They require the user to know about and install a custom plugin that might introduce its own accessibility problems.

They don’t work for native mobile applications, so your website is still at risk for an accessibility-related complaint or lawsuit.

They only address a limited scope of accessibility issues:

  • They provide simple modifications to the page overall, they may change the color contrast, add a focus indicator or add a high contrast mode which addresses only a small number of the possible accessibility barriers
  • They cannot add missing complex keyboard or device interactions, they cannot fix specific site semantics and they cannot add meaning or text alternatives where these are missing

Deque’s Solution: Amaze – Custom JavaScript Overlay

At Deque, I am the product manager for Amaze. Amaze is an “overlay” solution that is completely different from what most people think of when they hear the term.

To start, Amaze is a patented custom service built by myself and the Developer Service Team. We use our patented technology to create custom JavaScript overlays to fix specific accessibility issues on your specific pages without having to touch the source code of your website or application.

How it works: Amaze is JavaScript that runs after a page load and before the end-user consumes the page, providing accessibility corrections and enhancements as a temporary means to improve accessibility.

Amaze can make the following changes to your web application without changing the underlying source code:

  • Add missing textual information (example: alternative text for an image)
  • Add other missing HTML attributes (such as roles of elements, states of elements), correcting invalid attributes, or to correct invalid elements entirely
  • Add event handlers to allow use by all sorts of input devices
  • Add structural information to the page (example: marking lists as lists, tables as tables, etc.)

This approach makes comprehensive accessibility fixes to your pages that work for all disabilities and for all assistive technologies.

Amaze overlays can solve the majority of accessibility issues. However, there are a couple of things Amaze cannot fix that companies will need to address. For example, Amaze cannot add captions to existing videos on the page or fix specific issues with images such as color contrast and text inside of images. Also, it’s important to reiterate Amaze is not a long-term solution: although Amaze goes into the DOM, it will need to be updated if targeted elements in the DOM change.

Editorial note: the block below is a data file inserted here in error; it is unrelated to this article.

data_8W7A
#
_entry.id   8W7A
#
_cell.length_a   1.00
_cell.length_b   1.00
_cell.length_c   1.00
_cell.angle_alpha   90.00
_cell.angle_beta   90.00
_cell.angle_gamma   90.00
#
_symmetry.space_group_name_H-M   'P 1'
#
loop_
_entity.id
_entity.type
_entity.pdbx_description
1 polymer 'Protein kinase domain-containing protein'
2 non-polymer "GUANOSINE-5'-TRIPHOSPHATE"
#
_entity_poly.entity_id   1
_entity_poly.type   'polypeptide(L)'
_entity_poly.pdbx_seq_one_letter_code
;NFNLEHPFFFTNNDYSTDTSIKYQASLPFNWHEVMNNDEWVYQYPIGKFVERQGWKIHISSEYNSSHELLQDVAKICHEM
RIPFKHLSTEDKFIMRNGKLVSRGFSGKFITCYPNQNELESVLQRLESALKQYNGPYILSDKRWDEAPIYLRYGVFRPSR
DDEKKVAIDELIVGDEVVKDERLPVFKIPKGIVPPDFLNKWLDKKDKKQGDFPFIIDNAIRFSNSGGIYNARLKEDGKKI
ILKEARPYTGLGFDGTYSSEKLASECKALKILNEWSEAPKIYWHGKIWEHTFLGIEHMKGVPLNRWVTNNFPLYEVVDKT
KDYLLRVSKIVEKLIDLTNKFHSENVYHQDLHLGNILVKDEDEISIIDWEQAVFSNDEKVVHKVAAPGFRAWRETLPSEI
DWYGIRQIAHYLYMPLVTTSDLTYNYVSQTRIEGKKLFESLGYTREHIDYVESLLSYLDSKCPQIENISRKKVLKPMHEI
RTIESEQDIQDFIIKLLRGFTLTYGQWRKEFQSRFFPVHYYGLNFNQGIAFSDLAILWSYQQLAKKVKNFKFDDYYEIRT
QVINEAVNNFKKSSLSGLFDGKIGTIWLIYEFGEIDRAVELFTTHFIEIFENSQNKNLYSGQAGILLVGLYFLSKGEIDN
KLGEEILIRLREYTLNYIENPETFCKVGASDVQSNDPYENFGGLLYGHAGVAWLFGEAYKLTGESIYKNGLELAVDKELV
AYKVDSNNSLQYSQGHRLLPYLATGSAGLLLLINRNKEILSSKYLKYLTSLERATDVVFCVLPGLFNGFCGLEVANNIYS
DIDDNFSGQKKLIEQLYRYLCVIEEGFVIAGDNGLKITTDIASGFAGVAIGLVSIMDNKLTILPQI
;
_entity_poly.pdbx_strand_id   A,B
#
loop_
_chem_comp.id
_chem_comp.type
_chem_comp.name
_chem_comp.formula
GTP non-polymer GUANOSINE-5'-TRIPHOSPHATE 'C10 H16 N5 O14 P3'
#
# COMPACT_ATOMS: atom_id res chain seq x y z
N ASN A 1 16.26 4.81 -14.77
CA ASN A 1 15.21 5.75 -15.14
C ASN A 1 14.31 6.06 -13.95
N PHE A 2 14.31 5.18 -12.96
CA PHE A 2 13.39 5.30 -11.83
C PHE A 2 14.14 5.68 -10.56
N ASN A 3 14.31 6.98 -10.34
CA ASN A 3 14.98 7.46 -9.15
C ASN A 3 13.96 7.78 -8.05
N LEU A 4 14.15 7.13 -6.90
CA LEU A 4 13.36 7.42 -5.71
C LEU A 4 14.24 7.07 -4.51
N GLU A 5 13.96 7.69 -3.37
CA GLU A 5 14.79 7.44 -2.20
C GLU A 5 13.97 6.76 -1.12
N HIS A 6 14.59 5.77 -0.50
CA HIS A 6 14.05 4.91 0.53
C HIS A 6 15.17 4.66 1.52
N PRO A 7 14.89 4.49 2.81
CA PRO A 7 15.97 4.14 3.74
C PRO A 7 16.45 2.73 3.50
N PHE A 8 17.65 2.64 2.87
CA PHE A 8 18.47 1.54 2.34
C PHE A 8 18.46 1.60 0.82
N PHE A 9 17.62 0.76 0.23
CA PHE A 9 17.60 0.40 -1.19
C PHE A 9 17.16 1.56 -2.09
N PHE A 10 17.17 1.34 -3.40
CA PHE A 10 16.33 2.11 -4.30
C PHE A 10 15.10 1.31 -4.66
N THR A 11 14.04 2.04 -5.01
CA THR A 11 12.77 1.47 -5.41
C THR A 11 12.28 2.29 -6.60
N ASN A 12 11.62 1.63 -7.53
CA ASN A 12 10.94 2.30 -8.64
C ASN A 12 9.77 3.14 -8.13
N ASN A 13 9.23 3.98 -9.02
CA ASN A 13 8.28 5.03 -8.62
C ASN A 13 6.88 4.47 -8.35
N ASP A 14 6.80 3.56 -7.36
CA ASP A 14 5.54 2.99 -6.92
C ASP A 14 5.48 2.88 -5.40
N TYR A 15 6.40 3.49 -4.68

In Summary

As previously mentioned, Custom JavaScript accessibility overlays are a great short-term solution that helps to give your organization time before a sustainable accessibility program and shifting accessibility left in your software development lifecycle (SDLC).

If you’re looking for long-term, sustainable ways to implement accessibility, I recommend looking into the following tools or services:

  • Automated Accessibility tools such as axe or WorldSpace Attest, which developers can use while they code and catch up between 30-50% of accessibility issues.
  • Monitoring tools, such as WorldSpace Comply, are also a great way to ensure new code isn’t creating new accessibility issues on your website.
  • Training to avoid outsourcing manual remediation efforts, as not all accessibility issues can be caught through automation. Training also helps teams adopt the cultural change needed for accessibility to succeed. Deque offers virtual training, online, and in-person training to help your organization become self-sufficient.
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About Tony Kornmeier

Tony Kornmeier is the Developer Services Team Lead at Deque. Tony has been practicing accessibility for 5 years and has been working in development for 16 years. Tony cares deeply about accessibility and help companies achieve accessibility in their dev teams.